SOMMERSTEIN: Because the student missed the first four weeks of the semester, he had to drop out and return to China. Parker-Goeke says his parents wouldn't let him come back.

At the University of Rochester, International Student Services Director Cary Jensen says thousands of his students have been questioned on the bus or train over the last few years, with more than a dozen detained.

Mr. CARY JENSEN (International Student Services Director, University of Rochester): I know there's concerns with anti-terrorism and smuggling, and we want to stop that stuff. But I think in the process of trying to do that, we're creating an unfriendly environment for the legitimate people who are here that we want to attract here.

SOMMERSTEIN: The border patrol wouldn't do an interview for this story, but in an emailed statement, spokesman Rafael Lavitre(ph) said agents use the checks to prevent smugglers from using public transportation to access the interior of the country.

Media reports say the checks have netted drugs and criminals, but civil rights advocates say they're too intrusive for ordinary citizens.

Mr. UDI OFER (Lawyer, American Civil Liberties Union): We don't live in a society where you have to carry your papers with you at all times.

SOMMERSTEIN: Udi Ofer(ph) is a lawyer with the American Civil Liberties Union. He says two-thirds of all Americans live within the 100-mile zone. Ofer says the border patrol is going far beyond the Constitution's requirement of individualized suspicion.

Mr. OFER: Not only is it a violation of our privacy rights as Americans, but quite frankly, it's also a recipe for racial profiling.

SOMMERSTEIN: The border patrol says foreign appearance is one factor among many in determining suspicion.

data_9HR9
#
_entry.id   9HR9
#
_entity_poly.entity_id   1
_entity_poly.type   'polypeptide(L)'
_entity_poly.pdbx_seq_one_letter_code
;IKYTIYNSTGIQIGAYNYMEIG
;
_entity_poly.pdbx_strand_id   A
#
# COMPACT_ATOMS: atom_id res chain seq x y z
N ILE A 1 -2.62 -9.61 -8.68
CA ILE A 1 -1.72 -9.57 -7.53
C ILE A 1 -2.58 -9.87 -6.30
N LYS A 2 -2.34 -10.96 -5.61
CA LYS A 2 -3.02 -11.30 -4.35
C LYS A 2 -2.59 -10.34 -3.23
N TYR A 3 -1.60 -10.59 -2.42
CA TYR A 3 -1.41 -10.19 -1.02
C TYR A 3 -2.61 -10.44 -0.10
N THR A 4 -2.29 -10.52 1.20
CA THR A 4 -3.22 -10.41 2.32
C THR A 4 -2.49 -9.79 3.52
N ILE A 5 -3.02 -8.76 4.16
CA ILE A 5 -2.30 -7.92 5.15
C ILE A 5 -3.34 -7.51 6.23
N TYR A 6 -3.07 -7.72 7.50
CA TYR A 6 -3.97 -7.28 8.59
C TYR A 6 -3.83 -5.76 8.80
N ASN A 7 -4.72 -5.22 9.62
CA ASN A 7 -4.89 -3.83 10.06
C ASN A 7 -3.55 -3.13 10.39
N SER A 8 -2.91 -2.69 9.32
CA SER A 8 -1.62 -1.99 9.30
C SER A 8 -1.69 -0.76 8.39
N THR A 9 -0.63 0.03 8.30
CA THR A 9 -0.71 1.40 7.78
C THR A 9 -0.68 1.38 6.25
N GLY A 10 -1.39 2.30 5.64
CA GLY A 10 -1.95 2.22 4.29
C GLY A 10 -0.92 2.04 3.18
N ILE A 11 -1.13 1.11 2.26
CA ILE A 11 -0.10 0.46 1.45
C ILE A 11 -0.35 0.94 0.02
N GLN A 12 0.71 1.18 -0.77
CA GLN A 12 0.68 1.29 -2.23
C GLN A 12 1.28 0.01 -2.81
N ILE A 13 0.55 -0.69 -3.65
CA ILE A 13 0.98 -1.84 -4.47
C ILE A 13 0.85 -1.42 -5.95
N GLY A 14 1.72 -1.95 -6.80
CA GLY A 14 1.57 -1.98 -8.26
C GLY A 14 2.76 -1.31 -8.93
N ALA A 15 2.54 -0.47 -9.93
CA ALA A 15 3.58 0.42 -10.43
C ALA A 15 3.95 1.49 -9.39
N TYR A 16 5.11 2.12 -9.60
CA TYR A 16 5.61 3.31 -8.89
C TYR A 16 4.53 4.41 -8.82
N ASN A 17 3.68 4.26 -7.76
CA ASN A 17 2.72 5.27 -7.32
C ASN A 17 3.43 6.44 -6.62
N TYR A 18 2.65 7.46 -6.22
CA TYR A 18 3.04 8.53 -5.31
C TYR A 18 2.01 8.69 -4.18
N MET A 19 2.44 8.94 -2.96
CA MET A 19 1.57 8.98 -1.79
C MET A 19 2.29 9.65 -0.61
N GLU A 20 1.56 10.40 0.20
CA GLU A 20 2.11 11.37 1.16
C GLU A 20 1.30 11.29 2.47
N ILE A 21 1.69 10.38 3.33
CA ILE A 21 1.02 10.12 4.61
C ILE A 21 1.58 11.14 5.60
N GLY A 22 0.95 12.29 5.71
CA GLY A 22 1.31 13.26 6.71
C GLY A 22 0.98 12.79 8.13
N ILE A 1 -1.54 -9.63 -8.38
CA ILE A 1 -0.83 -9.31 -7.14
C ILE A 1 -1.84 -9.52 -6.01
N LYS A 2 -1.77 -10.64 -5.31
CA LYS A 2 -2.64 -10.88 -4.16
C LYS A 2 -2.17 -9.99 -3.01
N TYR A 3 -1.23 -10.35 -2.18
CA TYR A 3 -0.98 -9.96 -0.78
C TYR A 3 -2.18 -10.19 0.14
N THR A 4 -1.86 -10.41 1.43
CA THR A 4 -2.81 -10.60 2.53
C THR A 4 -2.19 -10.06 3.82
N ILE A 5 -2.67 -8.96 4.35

Congressman Bill Owens sits on the House Homeland Security Committee and supports beefing up the northern border. The Democrat says the government is trying to strike a balance between stopping the bad guys and leaving everyone else alone.

Representative BILL OWENS (Democrat, New York): It is a difficult balance to achieve. We want to make sure that they're not interfering with legitimate activities of business and individuals. But it is a necessary part of the law enforcement process.

SOMMERSTEIN: Cary Jensen of the University of Rochester says if the citizenship checks are necessary, then they should be a subject of national dialogue first.

Mr. JENSEN: My fear here is that we just sort of allow that to kind of creep in and become that without consciously deciding that that's what we need to do.

SOMMERSTEIN: Border patrol agents met last month with Jensen and other international student specialists from across New York. Jensen says those talks were positive, but he still counsels his international students to keep their papers on them at all times.

For NPR News, I'm David Sommerstein in Canton, New York.